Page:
Seita leaves for home shortly after they arrive. The temple is guarded by the statue of a kitsune, a legendary fox-human hybrid. James is disappointed in the temple but agrees to let Kate explore it. After being spooked by something in the forest while examining a nearby graveyard, she agrees they should leave. Before they can, hands pull Chris through a wooden floor, and he breaks his leg. James makes a splint and promises to return to town for help in the morning. However, when James overhears a conversation between Chris and Kate in which she alludes to having had an abortion without telling James, he leaves immediately. Chris and Kate cuddle together until Kate hears James cry out in the distance.

A kitsune chases after James. Following his cries, Kate returns to the mine, only to find him disfigured and eyeless. When she flees, she discovers the mine's entrance has collapsed, trapping her. At the same time, the missing children attack Chris at the temple. In the present, the bandaged man, whom the professor believes to be Chris, denies having killed Kate and James, despite evidence from Chris' camera, which apparently shows him attacking James. The bandaged man becomes enraged when they deny that Seita is there with them, and he stabs the translator with a pen before escaping the room.



Screen Media Films released it in the United States on September 1, 2017.[4]

Critical responseEdit

Critical reception for Temple has been mostly negative upon its release. Justin Low of The Hollywood Reporter wrote that the film "comes off as more of a half-hearted attempt at exploiting typical J-horror themes than an actual homage".[1] Writing for the Los Angeles Times, Kimber Myers said that the film has some nice visuals but offers nothing new.[5] Ed Gonzalez of Slant Magazine rated it one out of five stars and called it a "walking tour of J-horror's hoariest signposts" that might have been better had Simon Barrett's regular partner, Adam Wingard, directed it.[6] Ryan Larson of Nightmarish Conjurings gave the film a negative review, writing, "Although the movie is very clearly filled with good intentions, it misses the mark. It can’t quite decide how scary it wants to be, what monsters it wants to use, it can’t even decide which character it wants the female lead to end up with."[7] Matt Boiselle from Dread Central awarded the film one and a half out of five stars, panning the film's slow pacing, lack of suspense, and conclusion.[8] Simon Abrams from Roger Ebert.com gave the film a "Thumbs down", calling the film" dull and misconceived", and panning the film's pacing, plot, ineffective scares, "boring" characters, and cinematography.[9] Jake Dee of Arrow in the Head rated the film a score of four out of ten, calling it " a boring, underdone conjuration of worn out J-horror convention".[10]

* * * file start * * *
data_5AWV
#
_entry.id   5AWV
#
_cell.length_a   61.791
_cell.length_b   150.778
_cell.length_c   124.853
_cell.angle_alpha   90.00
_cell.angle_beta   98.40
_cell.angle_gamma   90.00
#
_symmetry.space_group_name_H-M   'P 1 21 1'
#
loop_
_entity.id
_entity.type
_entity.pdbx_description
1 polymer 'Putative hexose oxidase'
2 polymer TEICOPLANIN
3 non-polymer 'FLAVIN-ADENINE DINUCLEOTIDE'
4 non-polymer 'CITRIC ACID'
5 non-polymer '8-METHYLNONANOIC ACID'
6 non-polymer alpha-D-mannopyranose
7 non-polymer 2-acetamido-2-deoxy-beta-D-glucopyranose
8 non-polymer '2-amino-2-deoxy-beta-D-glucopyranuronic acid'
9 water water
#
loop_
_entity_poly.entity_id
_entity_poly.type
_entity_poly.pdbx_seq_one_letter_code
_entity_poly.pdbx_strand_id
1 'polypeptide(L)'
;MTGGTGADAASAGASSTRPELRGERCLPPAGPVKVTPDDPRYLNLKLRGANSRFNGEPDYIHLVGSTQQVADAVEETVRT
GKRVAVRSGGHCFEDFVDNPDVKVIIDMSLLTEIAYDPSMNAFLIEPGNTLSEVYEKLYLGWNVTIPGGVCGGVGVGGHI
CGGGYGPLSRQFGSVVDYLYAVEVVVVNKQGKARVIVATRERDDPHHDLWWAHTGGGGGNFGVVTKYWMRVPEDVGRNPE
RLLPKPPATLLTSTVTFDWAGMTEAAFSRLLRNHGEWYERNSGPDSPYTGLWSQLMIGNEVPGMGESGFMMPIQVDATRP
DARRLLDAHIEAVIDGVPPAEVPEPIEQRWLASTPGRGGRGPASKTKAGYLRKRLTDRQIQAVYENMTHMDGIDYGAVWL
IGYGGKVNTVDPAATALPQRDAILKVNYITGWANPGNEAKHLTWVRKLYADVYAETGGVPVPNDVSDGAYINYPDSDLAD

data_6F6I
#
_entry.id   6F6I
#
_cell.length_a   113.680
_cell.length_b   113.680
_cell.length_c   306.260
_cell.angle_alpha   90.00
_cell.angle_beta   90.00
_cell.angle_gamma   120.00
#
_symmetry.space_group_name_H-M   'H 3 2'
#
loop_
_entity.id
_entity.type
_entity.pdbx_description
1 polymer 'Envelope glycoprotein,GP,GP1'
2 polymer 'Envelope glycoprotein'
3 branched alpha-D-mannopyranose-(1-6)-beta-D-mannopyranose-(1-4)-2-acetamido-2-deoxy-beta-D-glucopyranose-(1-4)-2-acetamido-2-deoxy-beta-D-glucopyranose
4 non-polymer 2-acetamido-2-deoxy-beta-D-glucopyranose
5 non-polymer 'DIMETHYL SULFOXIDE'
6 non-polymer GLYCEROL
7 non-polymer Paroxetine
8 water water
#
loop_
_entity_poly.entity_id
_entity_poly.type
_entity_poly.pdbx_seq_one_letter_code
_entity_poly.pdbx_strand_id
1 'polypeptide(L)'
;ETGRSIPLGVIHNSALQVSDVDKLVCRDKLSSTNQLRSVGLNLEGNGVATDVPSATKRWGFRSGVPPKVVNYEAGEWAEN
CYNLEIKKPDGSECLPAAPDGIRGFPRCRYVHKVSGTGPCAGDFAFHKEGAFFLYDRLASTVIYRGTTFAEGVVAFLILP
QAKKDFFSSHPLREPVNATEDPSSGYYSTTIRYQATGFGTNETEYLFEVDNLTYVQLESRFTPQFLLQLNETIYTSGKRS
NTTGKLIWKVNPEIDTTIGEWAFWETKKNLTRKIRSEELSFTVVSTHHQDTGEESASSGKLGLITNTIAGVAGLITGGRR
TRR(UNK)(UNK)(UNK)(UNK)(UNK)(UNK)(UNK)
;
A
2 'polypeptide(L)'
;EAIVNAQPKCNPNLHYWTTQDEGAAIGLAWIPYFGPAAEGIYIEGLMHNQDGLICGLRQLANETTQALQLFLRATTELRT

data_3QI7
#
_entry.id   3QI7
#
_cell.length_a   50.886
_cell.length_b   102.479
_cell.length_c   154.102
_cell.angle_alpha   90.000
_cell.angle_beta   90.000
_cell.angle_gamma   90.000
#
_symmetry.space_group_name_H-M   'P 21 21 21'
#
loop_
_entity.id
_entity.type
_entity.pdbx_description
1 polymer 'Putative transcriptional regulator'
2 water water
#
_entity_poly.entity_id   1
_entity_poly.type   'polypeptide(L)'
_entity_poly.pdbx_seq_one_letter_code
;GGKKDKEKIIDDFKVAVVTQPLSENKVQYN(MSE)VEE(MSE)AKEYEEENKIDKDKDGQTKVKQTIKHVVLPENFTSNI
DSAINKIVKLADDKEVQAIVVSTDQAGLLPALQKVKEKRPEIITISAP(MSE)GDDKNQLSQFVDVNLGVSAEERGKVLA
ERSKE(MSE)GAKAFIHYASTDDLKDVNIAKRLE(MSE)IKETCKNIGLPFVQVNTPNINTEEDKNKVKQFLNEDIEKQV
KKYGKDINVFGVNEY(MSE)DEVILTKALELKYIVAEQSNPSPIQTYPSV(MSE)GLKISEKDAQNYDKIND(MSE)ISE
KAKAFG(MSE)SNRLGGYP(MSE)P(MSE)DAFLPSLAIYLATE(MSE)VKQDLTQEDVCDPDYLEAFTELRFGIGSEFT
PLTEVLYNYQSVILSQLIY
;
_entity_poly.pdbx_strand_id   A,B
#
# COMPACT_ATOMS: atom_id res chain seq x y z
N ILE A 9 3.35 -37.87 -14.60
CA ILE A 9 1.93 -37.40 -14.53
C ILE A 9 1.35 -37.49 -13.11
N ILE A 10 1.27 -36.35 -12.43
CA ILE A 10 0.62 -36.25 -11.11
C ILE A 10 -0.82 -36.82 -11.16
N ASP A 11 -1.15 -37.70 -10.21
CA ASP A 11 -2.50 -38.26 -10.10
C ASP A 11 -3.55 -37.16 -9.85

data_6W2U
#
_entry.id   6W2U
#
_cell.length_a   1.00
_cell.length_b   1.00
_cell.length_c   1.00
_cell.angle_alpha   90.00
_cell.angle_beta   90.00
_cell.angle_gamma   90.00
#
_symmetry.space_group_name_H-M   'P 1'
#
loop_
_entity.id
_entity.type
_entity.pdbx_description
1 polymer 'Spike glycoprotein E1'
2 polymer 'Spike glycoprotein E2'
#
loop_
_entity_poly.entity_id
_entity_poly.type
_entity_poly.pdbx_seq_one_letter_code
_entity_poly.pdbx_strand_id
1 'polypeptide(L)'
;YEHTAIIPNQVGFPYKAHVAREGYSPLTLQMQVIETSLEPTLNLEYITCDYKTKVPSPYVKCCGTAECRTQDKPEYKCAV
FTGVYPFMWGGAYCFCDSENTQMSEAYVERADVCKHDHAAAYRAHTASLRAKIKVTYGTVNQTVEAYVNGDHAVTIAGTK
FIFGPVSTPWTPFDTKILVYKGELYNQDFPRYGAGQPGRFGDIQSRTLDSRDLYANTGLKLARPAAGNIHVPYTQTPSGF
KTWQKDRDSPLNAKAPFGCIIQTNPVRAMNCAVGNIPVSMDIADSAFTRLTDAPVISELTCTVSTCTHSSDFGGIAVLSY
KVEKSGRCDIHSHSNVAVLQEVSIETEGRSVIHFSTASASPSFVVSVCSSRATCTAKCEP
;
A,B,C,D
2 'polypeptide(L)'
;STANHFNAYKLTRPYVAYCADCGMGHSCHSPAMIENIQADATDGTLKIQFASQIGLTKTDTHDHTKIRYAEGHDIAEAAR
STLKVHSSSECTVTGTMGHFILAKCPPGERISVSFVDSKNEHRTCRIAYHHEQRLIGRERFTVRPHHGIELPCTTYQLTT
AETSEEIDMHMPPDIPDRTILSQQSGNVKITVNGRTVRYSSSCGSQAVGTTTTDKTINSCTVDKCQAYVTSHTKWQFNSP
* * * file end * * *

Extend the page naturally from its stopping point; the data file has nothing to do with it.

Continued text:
1. ^ a b c d e f Lowe, Justin (2017-08-31). "'Temple': Film Review". The Hollywood Reporter. Retrieved 2017-12-04.
  2. ^ a b "Temple (2017)". AllMovie. Retrieved 2017-12-04.
  3. ^ "Fastlane NextGen: Initial Certification Search" (Type "Temple" in the search box). Louisiana Economic Development. Retrieved May 10, 2020.
  4. ^ Anderson, Derek (2017-08-01). "Take a Trip to the TEMPLE in Official Trailer & Poster for New Horror Film Written by Simon Barrett". DailyDead.com. Retrieved 2017-12-04.
  5. ^ Myers, Kimber (2017-08-31). "Review Run-of-the-mill horror film 'Temple' delivers the same old evil spirits". Los Angeles Times. Retrieved 2017-12-04.
  6. ^ Gonzalez, Ed (2017-08-27). "Temple". Slant Magazine. Retrieved 2017-12-04.
  7. ^ Larson, Ryan. "Movie Review: TEMPLE (2017) - Nightmarish Conjurings". NightmarishConjurings.com. Nightmarish Conjurings. Retrieved 28 October 2019.
  8. ^ Boiselle, Matt. "Temple (2017) - Dread Central". DreadCentral.com. Dread Central. Retrieved 28 October 2019.
  9. ^ Abrams, Simon. "Temple movie review & film summary (2017)". RogerEbert.com. Roger Ebert Website. Retrieved 28 October 2019.
  10. ^ Dee, Jake. "Temple (Movie Review)". Joblo.com. Arrow in the Head. Retrieved 28 October 2019.

External linksEdit